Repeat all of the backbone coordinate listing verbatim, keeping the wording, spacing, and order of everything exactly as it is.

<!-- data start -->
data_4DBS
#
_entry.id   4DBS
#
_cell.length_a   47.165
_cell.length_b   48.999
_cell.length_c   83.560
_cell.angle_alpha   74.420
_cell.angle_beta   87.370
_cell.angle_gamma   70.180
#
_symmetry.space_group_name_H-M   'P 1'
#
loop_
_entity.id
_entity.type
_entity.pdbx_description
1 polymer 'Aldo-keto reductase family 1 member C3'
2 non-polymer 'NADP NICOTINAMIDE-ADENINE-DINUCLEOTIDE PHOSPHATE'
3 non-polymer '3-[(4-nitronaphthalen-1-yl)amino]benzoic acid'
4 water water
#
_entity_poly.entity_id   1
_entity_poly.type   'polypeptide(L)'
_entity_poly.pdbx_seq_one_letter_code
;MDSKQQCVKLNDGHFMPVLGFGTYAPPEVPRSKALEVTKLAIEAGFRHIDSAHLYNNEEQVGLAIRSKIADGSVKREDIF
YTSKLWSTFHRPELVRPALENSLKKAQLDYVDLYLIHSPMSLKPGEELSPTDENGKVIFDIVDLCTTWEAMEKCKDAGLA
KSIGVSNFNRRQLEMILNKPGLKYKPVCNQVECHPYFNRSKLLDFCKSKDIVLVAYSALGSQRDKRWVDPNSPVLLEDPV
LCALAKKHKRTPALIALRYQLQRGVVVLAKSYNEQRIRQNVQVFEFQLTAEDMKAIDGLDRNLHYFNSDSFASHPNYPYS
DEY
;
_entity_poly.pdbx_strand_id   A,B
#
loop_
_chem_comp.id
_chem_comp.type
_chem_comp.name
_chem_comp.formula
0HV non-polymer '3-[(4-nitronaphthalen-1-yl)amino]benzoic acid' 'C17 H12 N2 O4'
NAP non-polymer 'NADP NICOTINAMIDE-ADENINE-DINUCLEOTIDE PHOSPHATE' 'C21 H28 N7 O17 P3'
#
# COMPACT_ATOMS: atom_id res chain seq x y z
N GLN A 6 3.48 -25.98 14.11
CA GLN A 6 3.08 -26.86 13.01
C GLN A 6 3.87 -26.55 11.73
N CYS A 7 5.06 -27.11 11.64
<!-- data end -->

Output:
data_4DBS
#
_entry.id   4DBS
#
_cell.length_a   47.165
_cell.length_b   48.999
_cell.length_c   83.560
_cell.angle_alpha   74.420
_cell.angle_beta   87.370
_cell.angle_gamma   70.180
#
_symmetry.space_group_name_H-M   'P 1'
#
loop_
_entity.id
_entity.type
_entity.pdbx_description
1 polymer 'Aldo-keto reductase family 1 member C3'
2 non-polymer 'NADP NICOTINAMIDE-ADENINE-DINUCLEOTIDE PHOSPHATE'
3 non-polymer '3-[(4-nitronaphthalen-1-yl)amino]benzoic acid'
4 water water
#
_entity_poly.entity_id   1
_entity_poly.type   'polypeptide(L)'
_entity_poly.pdbx_seq_one_letter_code
;MDSKQQCVKLNDGHFMPVLGFGTYAPPEVPRSKALEVTKLAIEAGFRHIDSAHLYNNEEQVGLAIRSKIADGSVKREDIF
YTSKLWSTFHRPELVRPALENSLKKAQLDYVDLYLIHSPMSLKPGEELSPTDENGKVIFDIVDLCTTWEAMEKCKDAGLA
KSIGVSNFNRRQLEMILNKPGLKYKPVCNQVECHPYFNRSKLLDFCKSKDIVLVAYSALGSQRDKRWVDPNSPVLLEDPV
LCALAKKHKRTPALIALRYQLQRGVVVLAKSYNEQRIRQNVQVFEFQLTAEDMKAIDGLDRNLHYFNSDSFASHPNYPYS
DEY
;
_entity_poly.pdbx_strand_id   A,B
#
loop_
_chem_comp.id
_chem_comp.type
_chem_comp.name
_chem_comp.formula
0HV non-polymer '3-[(4-nitronaphthalen-1-yl)amino]benzoic acid' 'C17 H12 N2 O4'
NAP non-polymer 'NADP NICOTINAMIDE-ADENINE-DINUCLEOTIDE PHOSPHATE' 'C21 H28 N7 O17 P3'
#
# COMPACT_ATOMS: atom_id res chain seq x y z
N GLN A 6 3.48 -25.98 14.11
CA GLN A 6 3.08 -26.86 13.01
C GLN A 6 3.87 -26.55 11.73
N CYS A 7 5.06 -27.11 11.64